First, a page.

One thing a journalist usually learns early on is to not say out loud what everybody knows, things like “the mayor is a crook,” “global warming is a scam,” “the birth certificate is a forgery,” etc.
In the case of WTAE anchor Wendy Bell, it was “they are young black men,” used in speculating about the shooters who killed six people in Wilkinsburg, Pennsylvania, in early March.
Bell, who had been at WTAE for 18 years, was shown the door after posting on the station’s Facebook page about the suspects before police had announced any suspects or arrests.
She wrote, “They are young black men, likely in their teens or early 20s.
“They have multiple siblings from multiple fathers and their mothers work multiple jobs. These boys have been in the system before. They’ve grown up there. They know the police. They’ve been arrested. They’ve made the circuit and nothing has scared them enough. Now they are lost. Once you kill a neighbor’s three children, two nieces and her unborn grandson, there’s no coming back. There’s nothing nice to say about that.”
The blowback from complainers was apparently pretty severe, as the management jumped right in to fire Bell last week, and general manager Charles Wolfertz apologized publicly for Bell’s “egregious lack of judgment.”
So, what led a longtime reporter to use “stereotypical language” in a sudden fit of racism? Here are the facts:
On March 9, a black family was enjoying a backyard barbecue at their home in the 1300 block of Franklin Avenue in Wilkinsburg when someone sneaked into the alley behind their house and fired a .40-caliber handgun at or near the family. Panicked, the family members ran for cover toward their back patio, where a second gunman was lurking with an AK-47.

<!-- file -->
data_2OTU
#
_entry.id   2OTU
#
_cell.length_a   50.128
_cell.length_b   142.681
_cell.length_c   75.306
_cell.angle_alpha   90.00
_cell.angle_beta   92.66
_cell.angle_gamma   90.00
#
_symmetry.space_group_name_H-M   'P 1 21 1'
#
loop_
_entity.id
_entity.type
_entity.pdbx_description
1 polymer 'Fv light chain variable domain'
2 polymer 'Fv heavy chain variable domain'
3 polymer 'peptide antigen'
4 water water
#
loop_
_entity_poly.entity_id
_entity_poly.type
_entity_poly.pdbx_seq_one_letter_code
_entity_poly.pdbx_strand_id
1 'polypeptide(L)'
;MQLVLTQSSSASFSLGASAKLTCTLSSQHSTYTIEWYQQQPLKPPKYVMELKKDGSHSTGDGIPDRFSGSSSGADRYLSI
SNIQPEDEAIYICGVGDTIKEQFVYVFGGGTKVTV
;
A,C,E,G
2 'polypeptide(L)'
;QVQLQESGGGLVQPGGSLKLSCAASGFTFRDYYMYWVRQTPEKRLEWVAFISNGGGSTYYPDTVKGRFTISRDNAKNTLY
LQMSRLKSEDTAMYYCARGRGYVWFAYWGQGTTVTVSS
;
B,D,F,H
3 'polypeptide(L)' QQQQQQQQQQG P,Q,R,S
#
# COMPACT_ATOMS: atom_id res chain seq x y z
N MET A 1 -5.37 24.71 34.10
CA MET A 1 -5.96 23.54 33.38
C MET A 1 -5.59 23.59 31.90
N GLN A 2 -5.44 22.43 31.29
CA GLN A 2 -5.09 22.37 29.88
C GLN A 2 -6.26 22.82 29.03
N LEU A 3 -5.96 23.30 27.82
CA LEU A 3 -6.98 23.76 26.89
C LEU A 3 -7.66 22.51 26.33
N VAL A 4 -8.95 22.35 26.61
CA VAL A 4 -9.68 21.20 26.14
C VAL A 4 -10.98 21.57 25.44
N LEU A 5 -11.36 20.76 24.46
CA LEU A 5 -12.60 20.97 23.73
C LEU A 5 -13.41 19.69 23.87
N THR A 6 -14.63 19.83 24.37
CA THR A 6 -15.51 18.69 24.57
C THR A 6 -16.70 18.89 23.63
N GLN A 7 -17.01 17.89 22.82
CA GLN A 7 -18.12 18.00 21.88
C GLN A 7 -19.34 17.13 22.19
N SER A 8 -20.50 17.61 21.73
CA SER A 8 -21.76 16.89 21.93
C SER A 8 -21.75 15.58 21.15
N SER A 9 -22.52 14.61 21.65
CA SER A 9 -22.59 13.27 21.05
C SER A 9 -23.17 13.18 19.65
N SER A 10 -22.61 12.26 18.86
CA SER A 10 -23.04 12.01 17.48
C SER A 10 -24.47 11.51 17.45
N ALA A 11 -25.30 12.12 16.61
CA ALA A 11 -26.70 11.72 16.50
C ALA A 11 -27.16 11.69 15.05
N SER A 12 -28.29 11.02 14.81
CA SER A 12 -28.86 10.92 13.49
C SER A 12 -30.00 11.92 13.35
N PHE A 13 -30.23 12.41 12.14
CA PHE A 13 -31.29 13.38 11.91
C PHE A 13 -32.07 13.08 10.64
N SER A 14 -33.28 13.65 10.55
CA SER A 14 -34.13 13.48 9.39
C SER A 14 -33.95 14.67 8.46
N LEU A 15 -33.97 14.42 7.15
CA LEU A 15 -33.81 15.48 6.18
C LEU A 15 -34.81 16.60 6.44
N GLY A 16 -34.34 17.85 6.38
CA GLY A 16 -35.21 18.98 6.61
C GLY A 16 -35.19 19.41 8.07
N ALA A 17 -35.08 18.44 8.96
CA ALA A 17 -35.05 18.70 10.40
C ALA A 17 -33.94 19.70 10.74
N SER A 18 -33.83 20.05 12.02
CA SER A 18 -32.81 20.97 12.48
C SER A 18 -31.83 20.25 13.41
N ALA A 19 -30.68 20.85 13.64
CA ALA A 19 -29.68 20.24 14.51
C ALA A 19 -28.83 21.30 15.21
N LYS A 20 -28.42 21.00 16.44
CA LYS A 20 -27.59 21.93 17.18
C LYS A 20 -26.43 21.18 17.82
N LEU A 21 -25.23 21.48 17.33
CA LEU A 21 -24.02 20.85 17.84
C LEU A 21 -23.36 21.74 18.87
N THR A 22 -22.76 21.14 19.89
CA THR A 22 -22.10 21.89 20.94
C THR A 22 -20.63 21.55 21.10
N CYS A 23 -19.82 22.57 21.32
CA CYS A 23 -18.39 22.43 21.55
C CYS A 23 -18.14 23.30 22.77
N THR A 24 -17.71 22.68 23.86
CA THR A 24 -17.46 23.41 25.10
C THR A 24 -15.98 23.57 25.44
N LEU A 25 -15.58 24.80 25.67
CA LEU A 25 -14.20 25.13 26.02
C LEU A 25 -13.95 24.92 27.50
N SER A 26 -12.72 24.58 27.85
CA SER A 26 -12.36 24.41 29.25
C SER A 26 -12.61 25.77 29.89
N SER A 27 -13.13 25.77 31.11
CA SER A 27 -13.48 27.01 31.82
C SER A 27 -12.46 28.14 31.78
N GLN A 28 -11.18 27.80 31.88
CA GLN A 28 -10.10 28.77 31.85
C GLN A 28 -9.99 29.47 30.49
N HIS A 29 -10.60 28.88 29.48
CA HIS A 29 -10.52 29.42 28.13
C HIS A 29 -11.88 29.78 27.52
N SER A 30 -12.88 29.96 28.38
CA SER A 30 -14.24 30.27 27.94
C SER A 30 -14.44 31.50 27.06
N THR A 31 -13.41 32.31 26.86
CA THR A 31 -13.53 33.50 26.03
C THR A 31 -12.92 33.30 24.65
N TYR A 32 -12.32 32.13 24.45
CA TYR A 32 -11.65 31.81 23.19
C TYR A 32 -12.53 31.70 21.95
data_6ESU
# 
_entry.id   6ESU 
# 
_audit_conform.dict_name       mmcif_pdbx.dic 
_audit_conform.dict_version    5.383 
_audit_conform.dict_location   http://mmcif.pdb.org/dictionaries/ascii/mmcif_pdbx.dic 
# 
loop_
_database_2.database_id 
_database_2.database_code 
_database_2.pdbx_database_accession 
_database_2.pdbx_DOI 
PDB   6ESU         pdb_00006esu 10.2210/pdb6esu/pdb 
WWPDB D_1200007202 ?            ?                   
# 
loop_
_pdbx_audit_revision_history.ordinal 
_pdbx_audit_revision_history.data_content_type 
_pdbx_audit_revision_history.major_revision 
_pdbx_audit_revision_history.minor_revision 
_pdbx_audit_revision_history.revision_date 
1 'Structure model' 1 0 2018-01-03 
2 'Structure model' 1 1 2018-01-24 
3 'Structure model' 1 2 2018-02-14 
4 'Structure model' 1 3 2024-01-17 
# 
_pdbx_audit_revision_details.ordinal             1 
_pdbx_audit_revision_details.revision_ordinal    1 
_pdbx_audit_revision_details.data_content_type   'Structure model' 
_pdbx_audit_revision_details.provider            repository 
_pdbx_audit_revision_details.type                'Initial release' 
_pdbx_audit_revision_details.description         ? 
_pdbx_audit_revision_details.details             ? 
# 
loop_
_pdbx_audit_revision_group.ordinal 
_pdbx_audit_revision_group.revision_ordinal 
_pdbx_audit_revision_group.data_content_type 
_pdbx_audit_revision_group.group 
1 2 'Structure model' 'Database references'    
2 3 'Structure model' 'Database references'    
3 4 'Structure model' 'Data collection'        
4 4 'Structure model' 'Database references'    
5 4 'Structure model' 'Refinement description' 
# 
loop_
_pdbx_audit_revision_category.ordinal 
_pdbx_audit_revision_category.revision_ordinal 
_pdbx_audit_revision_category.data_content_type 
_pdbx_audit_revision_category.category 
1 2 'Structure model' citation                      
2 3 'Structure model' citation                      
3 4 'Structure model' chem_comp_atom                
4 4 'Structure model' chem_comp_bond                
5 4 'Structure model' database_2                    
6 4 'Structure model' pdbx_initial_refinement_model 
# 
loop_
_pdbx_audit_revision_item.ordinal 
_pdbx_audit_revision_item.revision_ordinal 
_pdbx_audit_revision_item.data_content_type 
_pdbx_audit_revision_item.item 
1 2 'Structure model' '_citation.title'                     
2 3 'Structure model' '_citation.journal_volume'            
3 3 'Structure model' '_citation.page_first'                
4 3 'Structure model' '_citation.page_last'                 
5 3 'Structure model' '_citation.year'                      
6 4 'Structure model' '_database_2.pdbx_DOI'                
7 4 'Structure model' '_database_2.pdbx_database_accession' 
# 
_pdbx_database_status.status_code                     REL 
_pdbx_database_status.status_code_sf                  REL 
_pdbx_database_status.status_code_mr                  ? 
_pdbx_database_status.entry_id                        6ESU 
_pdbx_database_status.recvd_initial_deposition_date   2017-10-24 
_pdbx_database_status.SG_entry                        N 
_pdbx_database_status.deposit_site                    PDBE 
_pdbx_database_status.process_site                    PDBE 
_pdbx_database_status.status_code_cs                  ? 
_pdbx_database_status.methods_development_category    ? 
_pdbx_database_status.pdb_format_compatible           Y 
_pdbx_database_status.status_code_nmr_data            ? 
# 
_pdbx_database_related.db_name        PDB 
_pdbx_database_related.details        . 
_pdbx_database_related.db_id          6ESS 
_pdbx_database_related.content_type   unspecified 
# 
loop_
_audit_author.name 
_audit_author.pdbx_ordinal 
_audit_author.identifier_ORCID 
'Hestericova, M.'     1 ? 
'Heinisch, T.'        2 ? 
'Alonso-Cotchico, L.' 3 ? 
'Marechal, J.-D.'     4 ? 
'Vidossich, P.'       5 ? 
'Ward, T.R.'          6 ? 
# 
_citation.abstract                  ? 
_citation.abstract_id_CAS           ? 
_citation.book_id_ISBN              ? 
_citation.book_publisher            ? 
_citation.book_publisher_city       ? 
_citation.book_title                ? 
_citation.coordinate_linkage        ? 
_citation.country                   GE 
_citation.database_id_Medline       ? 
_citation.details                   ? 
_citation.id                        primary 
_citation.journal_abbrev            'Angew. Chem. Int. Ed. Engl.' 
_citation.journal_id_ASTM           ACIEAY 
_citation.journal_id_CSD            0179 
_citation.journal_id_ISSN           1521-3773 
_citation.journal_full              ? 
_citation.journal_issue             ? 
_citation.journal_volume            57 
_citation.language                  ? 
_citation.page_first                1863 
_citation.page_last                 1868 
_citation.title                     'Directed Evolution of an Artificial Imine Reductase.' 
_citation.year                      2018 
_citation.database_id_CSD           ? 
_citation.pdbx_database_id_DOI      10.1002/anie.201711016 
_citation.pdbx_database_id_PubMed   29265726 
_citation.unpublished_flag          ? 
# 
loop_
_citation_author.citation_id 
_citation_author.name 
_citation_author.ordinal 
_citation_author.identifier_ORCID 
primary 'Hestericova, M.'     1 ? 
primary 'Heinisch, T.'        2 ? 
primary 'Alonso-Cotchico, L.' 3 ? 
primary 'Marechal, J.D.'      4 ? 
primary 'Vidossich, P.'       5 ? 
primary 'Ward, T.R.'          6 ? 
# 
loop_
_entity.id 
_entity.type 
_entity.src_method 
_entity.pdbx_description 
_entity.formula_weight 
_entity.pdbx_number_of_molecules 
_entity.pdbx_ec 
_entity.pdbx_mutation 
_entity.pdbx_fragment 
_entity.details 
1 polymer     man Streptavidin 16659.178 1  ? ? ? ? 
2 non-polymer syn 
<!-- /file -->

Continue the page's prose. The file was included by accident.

A total of 49 shots were fired, 31 from the AK, 18 from the handgun. One victim had a total of 50 bullet holes in her body, counting entry and exit wounds. Six people were killed in the attack: siblings Jerry Michael Shelton, 35, Brittany Powell, 27, and Chanetta Powell, 25; their cousins Tina Shelton, 37, and Shada Mahone, 26; and Chanetta Powell’s unborn baby, who was in his eighth month of growth (which didn’t stop the Washington Post and other media outlets from calling the child a “fetus”).
Two other family members were injured and hospitalized, including Lamont Powell, 24, who was released from the hospital only to be arrested on suspicion of assault in a December incident, in which he is accused of beating and pulling a gun on his sister’s boyfriend. The sister in question is Chanetta Powell, the pregnant woman who was killed with her unborn child.
Investigators say they haven’t linked the December incident to the shooting, but the district attorney told WPXI that Lamont Powell was the likely target of the massacre.
On March 18, the district attorney said he believed the gunmen had been identified. On March 25, police arrested Cheron Shelton, 29, and questioned him in connection with the shooting, according to CBS. Police have not yet announced whether he is being held as a suspect in the murders.
There are still some facts that have yet to be released, along with the matter of arresting the actual shooting suspects, but with the possible exception of the suspects’ ages (she had said “early twenties”), Bell seems so far to have been correct in her suppositions.
When the charges get filed, it’s almost a sure thing she was right about the suspects’ prior involvement with the criminal justice system as well. The people who were murdered were herded into a spot where killing all of them would be easy. That’s not a scenario you arrange and pull off successfully just because you’ve seen a couple of episodes of “Breaking Bad.”
Is this a racist getting lucky? It seems that Bell is only guilty of knowing the area too well. She seems at this point to have given a pretty accurate assessment of what went down at that backyard barbecue.
Bell maintains she didn’t get treated fairly in being summarily fired, and it’s hard to disagree.
Her real crime was not any of the blather her bosses gave about violating standards of journalistic integrity. It was about speaking the truth about crime in black communities, which is often perpetrated by young black men on other blacks.
Bell’s crime was being honest about black-on-black crime in an age when only racist white cops are allowed to cause the black community’s problems.